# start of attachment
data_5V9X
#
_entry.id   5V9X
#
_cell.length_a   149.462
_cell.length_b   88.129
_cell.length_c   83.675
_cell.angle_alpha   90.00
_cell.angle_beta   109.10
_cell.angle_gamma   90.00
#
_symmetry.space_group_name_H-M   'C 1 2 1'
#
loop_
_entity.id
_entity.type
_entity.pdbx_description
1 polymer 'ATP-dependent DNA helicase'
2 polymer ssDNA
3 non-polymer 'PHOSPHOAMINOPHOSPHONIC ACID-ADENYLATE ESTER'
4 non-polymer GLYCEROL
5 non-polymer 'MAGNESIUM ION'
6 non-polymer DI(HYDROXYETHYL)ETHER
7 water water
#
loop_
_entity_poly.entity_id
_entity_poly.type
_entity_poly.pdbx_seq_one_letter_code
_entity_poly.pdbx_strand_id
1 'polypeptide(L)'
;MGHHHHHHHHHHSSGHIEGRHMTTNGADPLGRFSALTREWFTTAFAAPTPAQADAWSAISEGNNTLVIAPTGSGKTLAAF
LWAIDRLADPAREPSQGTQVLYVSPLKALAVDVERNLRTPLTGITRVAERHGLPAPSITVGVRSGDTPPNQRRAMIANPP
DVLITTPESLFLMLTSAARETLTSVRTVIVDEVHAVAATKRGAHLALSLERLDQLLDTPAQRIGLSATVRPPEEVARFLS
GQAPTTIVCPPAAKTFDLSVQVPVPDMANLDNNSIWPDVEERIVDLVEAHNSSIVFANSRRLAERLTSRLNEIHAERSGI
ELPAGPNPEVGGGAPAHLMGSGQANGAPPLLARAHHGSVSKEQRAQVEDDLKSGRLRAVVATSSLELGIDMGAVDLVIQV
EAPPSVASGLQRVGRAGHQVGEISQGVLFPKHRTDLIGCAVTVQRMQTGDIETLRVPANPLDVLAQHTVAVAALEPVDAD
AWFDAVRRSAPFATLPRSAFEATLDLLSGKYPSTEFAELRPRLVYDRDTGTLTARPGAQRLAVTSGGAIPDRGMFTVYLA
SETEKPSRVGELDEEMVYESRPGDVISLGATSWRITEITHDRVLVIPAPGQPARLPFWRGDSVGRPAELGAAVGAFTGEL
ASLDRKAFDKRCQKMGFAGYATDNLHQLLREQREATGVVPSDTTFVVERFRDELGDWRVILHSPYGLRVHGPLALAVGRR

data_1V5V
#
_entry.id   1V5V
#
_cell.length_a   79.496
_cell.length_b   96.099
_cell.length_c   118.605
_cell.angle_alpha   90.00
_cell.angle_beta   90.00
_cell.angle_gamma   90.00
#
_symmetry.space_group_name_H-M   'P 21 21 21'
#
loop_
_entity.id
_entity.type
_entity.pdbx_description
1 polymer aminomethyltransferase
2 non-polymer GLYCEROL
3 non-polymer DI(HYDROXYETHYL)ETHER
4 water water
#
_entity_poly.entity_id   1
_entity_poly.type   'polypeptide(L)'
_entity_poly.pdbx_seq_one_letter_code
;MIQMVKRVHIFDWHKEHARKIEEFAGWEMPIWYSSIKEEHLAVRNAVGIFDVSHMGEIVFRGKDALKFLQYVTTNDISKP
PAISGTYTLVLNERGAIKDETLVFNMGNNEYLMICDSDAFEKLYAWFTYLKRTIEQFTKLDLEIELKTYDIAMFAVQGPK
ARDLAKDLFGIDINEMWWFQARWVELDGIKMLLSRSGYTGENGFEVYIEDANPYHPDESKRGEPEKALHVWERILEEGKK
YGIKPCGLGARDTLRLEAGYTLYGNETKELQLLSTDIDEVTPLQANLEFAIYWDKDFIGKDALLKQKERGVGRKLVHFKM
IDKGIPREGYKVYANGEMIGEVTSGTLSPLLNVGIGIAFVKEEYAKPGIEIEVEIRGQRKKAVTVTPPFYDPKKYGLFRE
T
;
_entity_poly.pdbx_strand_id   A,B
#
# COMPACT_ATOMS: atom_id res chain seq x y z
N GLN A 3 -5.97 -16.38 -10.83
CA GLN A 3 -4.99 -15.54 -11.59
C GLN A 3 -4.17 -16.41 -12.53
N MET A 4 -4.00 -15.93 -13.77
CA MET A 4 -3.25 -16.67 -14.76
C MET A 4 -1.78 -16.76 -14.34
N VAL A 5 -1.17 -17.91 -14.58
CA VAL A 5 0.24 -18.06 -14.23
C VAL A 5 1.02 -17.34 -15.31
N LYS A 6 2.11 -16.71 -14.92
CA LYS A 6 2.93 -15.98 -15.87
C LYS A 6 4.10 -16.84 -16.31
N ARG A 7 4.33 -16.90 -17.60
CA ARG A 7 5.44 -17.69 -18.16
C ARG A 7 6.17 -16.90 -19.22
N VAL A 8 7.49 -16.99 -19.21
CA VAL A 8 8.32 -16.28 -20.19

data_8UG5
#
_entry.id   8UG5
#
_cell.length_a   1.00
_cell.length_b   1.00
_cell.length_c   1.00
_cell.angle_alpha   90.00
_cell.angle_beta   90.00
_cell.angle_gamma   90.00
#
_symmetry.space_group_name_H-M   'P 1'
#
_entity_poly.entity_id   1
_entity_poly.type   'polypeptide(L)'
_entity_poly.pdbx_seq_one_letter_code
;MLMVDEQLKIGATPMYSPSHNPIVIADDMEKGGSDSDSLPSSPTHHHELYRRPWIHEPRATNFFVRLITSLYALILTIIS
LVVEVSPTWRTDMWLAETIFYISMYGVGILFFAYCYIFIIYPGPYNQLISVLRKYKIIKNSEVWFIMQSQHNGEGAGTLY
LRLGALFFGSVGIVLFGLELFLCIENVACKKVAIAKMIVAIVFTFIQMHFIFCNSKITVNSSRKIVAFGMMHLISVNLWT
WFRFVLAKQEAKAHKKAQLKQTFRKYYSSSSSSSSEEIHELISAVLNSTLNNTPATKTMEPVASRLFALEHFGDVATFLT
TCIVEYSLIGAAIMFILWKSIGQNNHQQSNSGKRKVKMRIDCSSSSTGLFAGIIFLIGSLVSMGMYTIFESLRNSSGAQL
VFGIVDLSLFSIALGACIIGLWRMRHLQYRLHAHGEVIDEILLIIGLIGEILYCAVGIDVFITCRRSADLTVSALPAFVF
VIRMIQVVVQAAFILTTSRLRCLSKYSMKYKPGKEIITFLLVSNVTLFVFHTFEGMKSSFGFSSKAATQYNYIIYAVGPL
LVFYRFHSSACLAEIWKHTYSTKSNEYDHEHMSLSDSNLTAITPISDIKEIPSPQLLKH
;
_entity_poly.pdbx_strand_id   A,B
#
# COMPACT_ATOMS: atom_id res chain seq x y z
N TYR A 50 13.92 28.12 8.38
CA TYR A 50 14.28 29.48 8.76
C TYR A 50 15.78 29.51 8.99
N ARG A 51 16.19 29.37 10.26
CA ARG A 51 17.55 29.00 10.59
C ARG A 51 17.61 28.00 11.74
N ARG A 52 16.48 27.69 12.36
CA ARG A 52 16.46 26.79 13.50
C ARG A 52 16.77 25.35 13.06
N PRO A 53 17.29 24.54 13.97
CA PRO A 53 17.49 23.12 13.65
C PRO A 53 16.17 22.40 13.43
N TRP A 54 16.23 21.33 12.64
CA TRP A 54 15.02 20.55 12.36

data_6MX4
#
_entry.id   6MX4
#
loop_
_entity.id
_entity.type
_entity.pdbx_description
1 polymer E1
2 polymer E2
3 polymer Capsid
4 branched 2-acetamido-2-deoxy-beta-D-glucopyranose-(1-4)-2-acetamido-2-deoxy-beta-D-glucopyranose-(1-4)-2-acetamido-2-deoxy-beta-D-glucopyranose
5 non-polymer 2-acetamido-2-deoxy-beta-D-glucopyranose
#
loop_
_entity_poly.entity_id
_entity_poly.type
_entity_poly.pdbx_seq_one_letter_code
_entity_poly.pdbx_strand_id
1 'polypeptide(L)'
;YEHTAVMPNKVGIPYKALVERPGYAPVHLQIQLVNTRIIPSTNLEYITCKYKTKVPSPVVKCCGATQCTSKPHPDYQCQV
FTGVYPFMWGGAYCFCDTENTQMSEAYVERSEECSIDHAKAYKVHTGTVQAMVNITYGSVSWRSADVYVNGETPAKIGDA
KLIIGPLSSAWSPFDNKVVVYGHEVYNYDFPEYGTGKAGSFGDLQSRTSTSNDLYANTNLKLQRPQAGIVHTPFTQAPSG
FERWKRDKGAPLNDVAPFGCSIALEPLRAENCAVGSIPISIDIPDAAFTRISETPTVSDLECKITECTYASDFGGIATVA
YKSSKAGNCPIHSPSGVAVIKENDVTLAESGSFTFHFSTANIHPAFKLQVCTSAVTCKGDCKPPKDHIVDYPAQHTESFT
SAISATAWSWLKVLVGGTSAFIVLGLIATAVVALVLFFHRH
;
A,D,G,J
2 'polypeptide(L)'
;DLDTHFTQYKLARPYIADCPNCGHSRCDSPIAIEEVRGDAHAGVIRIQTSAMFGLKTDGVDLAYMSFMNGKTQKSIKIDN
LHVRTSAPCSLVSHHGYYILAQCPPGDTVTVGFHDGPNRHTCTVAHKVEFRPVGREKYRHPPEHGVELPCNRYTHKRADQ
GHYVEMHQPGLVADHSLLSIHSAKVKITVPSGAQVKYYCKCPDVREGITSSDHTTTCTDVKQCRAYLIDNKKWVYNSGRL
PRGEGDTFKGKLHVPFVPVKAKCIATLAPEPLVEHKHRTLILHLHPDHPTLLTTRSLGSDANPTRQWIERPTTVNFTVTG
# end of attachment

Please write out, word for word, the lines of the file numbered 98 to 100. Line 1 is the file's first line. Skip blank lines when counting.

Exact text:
_cell.length_b   1.00
_cell.length_c   1.00
_cell.angle_alpha   90.00